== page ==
Advertising

When Writing a Love Letter to Your Long-Lost Friend:

Don’t take their lack of communication over the years with you personally, and be willing to make amends should you have something you feel you need to apologize for.

The quality of our character is dependent on our ability to come back to the table when an apology needs to be made. Or, maybe we just miss someone, and that special someone isn’t feeling so special about themselves anymore. When we summon the courage to reach out and make amends, only positive things can be gained out of the exchange. It is my sincere hope that a few of you will touch someone else’s lives today by writing your own unique love letter to a long-lost friend.

Featured photo credit: Paranamir via flickr.com

More by this author

An Open Letter To My Old Friend: You May Have Forgotten Me, But I Have Not

Trending in Communication

1 10 Strategies to Keep Moving Forward When Feeling Stuck 2 Easily Misunderstood by Others? 6 Barriers You Should Overcome to Make Communication Less Frustrating 3 7 Simple Ways To Be Famous In One Year 4 How To Feel Happier (10 Scienece-Backed Ways) 5 31 Simple Ways to Free Your Mind Immediately

Read Next

Advertising
Advertising
Advertising

Last Updated on February 11, 2021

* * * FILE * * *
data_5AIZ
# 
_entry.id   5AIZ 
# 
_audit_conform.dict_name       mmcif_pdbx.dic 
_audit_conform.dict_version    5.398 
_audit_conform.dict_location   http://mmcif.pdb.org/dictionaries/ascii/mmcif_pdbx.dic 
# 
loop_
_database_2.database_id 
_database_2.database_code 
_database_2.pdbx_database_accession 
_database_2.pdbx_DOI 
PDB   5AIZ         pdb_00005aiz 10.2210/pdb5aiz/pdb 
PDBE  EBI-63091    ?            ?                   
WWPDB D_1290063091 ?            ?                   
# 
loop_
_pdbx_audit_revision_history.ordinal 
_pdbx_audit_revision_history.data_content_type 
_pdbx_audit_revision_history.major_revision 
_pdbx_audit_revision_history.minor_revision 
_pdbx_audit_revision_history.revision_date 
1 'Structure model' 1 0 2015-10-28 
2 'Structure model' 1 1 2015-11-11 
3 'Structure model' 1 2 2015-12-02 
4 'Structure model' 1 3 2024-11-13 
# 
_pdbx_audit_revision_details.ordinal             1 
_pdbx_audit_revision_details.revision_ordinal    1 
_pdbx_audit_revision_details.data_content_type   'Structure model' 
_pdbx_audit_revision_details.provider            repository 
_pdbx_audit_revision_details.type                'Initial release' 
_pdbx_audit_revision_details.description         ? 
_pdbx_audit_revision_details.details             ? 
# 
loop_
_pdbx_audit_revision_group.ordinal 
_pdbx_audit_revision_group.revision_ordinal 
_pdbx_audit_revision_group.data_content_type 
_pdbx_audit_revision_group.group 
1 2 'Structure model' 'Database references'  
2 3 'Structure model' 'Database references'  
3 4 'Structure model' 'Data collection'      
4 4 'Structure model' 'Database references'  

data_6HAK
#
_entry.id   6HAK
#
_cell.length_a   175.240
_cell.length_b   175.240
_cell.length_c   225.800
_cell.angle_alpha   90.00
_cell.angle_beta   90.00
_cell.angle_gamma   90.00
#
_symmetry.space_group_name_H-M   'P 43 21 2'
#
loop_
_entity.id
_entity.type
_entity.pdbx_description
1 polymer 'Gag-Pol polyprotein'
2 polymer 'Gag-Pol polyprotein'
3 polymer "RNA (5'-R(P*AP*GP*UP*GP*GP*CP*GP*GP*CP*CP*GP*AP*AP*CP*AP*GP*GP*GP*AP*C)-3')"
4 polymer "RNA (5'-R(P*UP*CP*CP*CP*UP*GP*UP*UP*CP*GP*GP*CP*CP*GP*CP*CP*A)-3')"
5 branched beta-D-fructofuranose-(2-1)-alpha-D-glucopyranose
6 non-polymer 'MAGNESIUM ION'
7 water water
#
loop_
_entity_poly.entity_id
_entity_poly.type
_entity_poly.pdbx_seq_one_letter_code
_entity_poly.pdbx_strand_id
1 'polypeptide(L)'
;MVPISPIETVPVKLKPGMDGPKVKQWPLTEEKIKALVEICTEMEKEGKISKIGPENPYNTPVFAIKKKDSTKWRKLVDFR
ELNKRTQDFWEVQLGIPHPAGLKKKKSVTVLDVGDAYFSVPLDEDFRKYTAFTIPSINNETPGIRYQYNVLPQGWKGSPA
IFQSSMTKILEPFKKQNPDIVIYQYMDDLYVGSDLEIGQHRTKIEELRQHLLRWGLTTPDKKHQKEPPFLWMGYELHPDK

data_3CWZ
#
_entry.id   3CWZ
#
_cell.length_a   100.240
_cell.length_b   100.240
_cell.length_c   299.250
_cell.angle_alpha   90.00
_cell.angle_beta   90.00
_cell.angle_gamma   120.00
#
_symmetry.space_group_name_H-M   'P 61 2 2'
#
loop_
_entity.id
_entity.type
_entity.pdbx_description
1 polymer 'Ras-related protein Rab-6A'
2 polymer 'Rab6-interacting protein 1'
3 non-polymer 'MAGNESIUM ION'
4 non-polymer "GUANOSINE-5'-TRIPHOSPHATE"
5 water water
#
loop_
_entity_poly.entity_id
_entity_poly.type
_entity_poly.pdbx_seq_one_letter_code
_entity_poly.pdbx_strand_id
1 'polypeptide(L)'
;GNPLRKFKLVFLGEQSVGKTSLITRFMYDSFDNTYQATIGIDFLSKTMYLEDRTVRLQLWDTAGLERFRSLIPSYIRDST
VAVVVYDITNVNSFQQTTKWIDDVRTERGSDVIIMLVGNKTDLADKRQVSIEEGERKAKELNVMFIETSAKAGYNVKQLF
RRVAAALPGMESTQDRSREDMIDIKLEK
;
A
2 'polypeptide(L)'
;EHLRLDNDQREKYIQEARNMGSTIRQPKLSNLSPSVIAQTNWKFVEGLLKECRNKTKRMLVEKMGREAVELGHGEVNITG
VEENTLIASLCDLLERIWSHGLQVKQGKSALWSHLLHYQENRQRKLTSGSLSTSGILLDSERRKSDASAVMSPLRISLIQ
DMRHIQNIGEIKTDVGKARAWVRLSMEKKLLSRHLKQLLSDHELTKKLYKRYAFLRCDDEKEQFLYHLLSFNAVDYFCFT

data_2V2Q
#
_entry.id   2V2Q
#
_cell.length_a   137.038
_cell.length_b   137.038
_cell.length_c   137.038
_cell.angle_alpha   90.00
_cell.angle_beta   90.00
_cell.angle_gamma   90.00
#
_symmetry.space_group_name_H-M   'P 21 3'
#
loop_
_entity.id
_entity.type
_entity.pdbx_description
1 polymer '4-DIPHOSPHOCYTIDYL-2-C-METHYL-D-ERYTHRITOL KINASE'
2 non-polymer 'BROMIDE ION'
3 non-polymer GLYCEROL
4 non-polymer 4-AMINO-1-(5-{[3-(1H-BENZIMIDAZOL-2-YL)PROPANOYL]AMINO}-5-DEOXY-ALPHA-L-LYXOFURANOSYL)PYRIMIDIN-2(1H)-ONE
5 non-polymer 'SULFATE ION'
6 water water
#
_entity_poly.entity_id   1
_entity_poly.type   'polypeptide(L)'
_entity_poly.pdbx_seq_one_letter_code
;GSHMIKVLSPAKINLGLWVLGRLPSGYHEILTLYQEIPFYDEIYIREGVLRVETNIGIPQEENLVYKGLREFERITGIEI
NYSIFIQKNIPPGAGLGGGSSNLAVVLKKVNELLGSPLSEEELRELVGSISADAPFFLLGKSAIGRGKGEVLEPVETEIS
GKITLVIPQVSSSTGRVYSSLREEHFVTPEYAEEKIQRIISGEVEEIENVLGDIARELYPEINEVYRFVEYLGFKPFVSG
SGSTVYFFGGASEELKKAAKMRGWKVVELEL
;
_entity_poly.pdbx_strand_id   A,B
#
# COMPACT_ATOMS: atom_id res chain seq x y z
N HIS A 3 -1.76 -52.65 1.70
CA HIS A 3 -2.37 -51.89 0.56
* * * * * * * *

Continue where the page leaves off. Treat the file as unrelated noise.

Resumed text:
Easily Misunderstood by Others? 6 Barriers You Should Overcome to Make Communication Less Frustrating

Easily Misunderstood by Others? 6 Barriers You Should Overcome to Make Communication Less Frustrating

How often have you said something simple, only to have the person who you said this to misunderstand it or twist the meaning completely around? Nodding your head in affirmative? Then this means that you are being unclear in your communication.

Communication should be simple, right? It’s all about two people or more talking and explaining something to the other. The problem lies in the talking itself, somehow we end up being unclear, and our words, attitude or even the way of talking becomes a barrier in communication, most of the times unknowingly. We give you six common barriers to communication, and how to get past them; for you to actually say what you mean, and or the other person to understand it as well…

The 6 Walls You Need to Break Down to Make Communication Effective

Think about it this way, a simple phrase like “what do you mean” can be said in many different ways and each different way would end up “communicating” something else entirely. Scream it at the other person, and the perception would be anger. Whisper this is someone’s ear and others may take it as if you were plotting something. Say it in another language, and no one gets what you mean at all, if they don’t speak it… This is what we mean when we say that talking or saying something that’s clear in your head, many not mean that you have successfully communicated it across to your intended audience – thus what you say and how, where and why you said it – at times become barriers to communication.[1]

Perceptual Barrier